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Wed Mar 29, 2023, 06:34 PM

Fernandez, Biden hold talks amid Argentina's economic strain

Source: Washington Post

President Alberto Fernández of Argentina used a White House meeting Wednesday to spotlight the economic strain his country faces as he looks for President Joe Biden to back Argentina’s effort to renegotiate with the International Monetary Fund on terms of $44 billion debt.

The United States has veto power in the IMF, so any sign of support from Biden to revise requirements to the debt agreement would be seen as a positive for Argentina while talks continue.

In comments to reporters at the start of their meeting, Fernández noted that Argentina’s economy has endured the “worst drought” in the country in more than 90 years.

He also noted the Russia’s war in Ukraine has caused rippling effects on his country’s economy and others.

Read more: https://www.washingtonpost.com/politics/2023/03/29/biden-argentina-alberto-fernandez-imf-debt-economy/b08be8cc-ce6e-11ed-8907-156f0390d081_story.html

Argentine President Alberto Fernández and U.S. President Joe Biden at the Oval Office this afternoon.

Biden lauded Fernández's stand on democracy, human rights, and against Russia's invasion of Ukraine - which has hit Argentina's already-stressed balance of payments hard.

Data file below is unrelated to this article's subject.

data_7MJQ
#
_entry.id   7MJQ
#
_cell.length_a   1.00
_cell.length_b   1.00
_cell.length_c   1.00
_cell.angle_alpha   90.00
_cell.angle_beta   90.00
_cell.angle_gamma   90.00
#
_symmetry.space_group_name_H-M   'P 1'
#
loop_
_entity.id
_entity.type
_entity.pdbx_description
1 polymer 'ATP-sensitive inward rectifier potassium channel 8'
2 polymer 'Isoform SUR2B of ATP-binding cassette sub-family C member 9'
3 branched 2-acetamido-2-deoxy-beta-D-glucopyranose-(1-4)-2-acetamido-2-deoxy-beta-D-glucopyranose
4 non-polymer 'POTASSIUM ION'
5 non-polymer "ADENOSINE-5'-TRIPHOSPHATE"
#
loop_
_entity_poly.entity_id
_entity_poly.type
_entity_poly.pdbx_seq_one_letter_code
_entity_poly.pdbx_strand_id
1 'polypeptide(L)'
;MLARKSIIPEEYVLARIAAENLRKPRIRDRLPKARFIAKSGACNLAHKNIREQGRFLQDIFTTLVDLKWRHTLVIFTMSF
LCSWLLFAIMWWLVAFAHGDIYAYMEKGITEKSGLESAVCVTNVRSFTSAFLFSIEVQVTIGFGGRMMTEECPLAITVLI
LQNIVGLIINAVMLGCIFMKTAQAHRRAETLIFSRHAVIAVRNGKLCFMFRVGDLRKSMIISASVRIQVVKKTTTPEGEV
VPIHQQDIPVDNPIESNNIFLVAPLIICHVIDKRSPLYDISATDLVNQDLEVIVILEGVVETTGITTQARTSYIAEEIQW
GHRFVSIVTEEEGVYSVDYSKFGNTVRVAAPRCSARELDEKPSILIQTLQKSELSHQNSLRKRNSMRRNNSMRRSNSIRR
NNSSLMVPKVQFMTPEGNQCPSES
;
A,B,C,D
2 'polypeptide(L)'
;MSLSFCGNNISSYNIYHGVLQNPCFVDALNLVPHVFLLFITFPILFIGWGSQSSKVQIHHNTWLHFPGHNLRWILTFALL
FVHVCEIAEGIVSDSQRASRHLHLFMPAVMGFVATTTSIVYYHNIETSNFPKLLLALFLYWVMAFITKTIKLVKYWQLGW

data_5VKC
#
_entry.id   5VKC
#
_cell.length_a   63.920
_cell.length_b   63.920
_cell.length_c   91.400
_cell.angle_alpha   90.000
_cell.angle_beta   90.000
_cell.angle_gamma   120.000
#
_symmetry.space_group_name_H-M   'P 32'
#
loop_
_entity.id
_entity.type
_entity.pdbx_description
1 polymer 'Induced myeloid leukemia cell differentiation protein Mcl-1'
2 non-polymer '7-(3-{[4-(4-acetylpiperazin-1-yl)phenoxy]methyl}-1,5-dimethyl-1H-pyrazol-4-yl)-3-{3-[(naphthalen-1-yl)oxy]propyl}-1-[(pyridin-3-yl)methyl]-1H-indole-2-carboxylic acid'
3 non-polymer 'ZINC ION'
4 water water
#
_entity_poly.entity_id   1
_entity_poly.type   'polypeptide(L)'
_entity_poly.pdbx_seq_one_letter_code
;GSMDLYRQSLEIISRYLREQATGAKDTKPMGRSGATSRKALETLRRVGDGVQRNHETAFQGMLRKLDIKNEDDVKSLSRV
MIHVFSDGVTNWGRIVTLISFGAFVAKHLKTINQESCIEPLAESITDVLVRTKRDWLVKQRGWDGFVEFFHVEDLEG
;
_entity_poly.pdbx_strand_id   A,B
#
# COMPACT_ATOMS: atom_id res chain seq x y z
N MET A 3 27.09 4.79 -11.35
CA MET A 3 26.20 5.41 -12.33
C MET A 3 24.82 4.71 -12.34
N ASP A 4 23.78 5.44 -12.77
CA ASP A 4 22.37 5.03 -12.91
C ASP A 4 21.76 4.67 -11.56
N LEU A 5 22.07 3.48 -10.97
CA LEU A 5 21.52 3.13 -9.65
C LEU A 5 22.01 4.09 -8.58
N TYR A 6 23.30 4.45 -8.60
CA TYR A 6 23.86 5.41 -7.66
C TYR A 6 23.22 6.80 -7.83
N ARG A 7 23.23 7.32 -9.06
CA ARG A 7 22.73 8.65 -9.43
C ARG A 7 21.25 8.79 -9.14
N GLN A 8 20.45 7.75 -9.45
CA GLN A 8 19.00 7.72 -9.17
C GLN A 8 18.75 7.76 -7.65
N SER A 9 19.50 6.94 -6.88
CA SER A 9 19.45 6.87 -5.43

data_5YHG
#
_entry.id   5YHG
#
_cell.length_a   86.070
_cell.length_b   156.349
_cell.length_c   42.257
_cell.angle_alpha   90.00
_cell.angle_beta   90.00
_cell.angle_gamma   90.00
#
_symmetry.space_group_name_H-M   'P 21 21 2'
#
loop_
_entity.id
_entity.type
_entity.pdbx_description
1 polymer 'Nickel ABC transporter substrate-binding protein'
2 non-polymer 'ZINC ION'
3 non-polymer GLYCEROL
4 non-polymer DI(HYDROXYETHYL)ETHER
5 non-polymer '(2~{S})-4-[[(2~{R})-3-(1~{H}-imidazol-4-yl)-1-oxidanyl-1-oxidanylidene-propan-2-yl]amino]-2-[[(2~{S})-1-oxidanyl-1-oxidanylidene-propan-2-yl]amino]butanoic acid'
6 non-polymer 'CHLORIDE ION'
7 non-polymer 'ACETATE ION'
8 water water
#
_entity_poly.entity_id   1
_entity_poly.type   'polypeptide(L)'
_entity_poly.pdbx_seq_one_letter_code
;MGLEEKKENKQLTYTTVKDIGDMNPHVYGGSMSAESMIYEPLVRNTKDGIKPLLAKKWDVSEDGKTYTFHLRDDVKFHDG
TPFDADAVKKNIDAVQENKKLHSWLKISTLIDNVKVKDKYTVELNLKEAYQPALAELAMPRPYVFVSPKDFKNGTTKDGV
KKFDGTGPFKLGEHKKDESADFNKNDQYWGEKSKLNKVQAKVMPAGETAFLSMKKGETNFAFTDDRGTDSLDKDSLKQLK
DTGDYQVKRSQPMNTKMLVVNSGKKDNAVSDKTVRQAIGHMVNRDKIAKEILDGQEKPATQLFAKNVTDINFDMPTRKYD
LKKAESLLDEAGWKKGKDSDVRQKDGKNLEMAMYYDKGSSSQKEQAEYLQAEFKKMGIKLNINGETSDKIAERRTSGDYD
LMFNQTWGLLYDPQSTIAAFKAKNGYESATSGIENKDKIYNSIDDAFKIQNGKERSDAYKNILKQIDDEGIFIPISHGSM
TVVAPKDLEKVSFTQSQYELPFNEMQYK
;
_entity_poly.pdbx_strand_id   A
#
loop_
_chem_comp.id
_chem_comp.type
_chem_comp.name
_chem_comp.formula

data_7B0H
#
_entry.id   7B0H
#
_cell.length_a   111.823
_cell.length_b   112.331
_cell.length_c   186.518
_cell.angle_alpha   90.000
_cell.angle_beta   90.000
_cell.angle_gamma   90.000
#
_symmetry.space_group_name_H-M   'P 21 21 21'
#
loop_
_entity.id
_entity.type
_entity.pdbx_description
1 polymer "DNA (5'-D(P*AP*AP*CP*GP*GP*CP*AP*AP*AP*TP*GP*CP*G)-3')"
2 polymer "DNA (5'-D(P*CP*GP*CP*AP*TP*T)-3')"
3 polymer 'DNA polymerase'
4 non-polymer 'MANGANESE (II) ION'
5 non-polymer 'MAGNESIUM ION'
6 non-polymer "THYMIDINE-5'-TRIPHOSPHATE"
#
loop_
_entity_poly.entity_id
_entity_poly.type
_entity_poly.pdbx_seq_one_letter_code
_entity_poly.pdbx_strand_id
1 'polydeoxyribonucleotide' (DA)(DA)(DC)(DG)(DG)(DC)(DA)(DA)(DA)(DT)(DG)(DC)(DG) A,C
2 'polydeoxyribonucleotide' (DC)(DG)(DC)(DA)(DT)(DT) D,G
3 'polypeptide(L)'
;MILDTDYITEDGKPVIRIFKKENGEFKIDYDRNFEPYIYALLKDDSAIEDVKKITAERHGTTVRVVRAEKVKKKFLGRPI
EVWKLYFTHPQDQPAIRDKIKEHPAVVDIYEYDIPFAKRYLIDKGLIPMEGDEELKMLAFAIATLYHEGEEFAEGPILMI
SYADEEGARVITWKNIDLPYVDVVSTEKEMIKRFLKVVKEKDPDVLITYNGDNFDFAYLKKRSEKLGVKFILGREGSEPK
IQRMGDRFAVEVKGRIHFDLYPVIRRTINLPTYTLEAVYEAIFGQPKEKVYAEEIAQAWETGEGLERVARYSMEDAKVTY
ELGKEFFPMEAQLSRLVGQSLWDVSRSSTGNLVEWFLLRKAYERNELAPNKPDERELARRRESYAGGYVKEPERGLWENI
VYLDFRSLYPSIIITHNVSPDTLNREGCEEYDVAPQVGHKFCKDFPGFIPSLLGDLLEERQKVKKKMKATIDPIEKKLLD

Fernández thanked Biden for his donation of millions of Covid vaccine doses during the depths of the pandemic in 2021, and for Biden's support in Argentina's efforts to refinance a nearly $200 billion foreign debt inherited from the right-wing Mauricio Macri administration.

“I think we have an enormous opportunity to increase our economic interchange, our economic integration on everything from clean energy to critical minerals to technology to security,” Biden said.

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Response to peppertree (Original post)

Wed Mar 29, 2023, 07:53 PM

1. Maybe Biden can make him understand AR is better off being aligned with the US

than joining up with the f'ing "BRICS" countries.

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Response to oldsoftie (Reply #1)

Wed Mar 29, 2023, 09:00 PM

2. True. But being so cash-strapped means having to be on good terms with China, AS WELL as the U.S.

The reason? Chinese currency swaps - which have helped keep Argentina solvent ever since Macri's debt bubble popped in April 2018.

Argentina runs a nearly $10 billion trade deficit with China. It may not sound like much compared to ours ($383 billion) - but the Argentines would never be able to come up with that much hard currency year in, year out.

And that's where the Chinese currency swaps come in - plus financing for two hydroelectric plants and a new nuclear power plant, which they could never fully finance otherwise.

Indeed, Macri himself (Fernández's "pro-U.S." predecessor, and Trump's pal) himself revived the Chinese currency swaps just before the 2018 crisis, and took on nearly $20 billion by the time he left office in 2019.

He had called them "little colored papers" when they were first subscribed to in 2014 - during the scam vulture fund lawsuits, you may recall.